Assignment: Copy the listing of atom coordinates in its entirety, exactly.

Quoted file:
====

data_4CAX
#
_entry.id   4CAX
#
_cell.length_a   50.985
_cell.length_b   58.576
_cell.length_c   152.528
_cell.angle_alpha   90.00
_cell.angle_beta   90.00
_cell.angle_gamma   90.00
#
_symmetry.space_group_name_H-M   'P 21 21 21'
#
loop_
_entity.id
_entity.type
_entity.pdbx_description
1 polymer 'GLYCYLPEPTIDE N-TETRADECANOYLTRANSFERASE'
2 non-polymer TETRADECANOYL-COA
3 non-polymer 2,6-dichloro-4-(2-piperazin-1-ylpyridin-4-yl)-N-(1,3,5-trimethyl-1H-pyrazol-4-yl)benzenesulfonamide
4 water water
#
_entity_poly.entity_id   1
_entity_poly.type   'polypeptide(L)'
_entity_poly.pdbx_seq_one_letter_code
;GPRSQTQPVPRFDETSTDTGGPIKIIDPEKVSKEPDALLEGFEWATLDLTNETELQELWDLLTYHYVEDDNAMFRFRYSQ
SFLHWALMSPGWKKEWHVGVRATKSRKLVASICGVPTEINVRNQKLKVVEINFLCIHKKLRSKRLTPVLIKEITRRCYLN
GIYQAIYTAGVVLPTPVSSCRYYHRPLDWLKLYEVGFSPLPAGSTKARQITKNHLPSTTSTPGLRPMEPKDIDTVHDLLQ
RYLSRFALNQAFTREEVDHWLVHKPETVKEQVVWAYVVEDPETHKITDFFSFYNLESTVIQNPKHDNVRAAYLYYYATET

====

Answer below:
data_4CAX
#
_entry.id   4CAX
#
_cell.length_a   50.985
_cell.length_b   58.576
_cell.length_c   152.528
_cell.angle_alpha   90.00
_cell.angle_beta   90.00
_cell.angle_gamma   90.00
#
_symmetry.space_group_name_H-M   'P 21 21 21'
#
loop_
_entity.id
_entity.type
_entity.pdbx_description
1 polymer 'GLYCYLPEPTIDE N-TETRADECANOYLTRANSFERASE'
2 non-polymer TETRADECANOYL-COA
3 non-polymer 2,6-dichloro-4-(2-piperazin-1-ylpyridin-4-yl)-N-(1,3,5-trimethyl-1H-pyrazol-4-yl)benzenesulfonamide
4 water water
#
_entity_poly.entity_id   1
_entity_poly.type   'polypeptide(L)'
_entity_poly.pdbx_seq_one_letter_code
;GPRSQTQPVPRFDETSTDTGGPIKIIDPEKVSKEPDALLEGFEWATLDLTNETELQELWDLLTYHYVEDDNAMFRFRYSQ
SFLHWALMSPGWKKEWHVGVRATKSRKLVASICGVPTEINVRNQKLKVVEINFLCIHKKLRSKRLTPVLIKEITRRCYLN
GIYQAIYTAGVVLPTPVSSCRYYHRPLDWLKLYEVGFSPLPAGSTKARQITKNHLPSTTSTPGLRPMEPKDIDTVHDLLQ
RYLSRFALNQAFTREEVDHWLVHKPETVKEQVVWAYVVEDPETHKITDFFSFYNLESTVIQNPKHDNVRAAYLYYYATET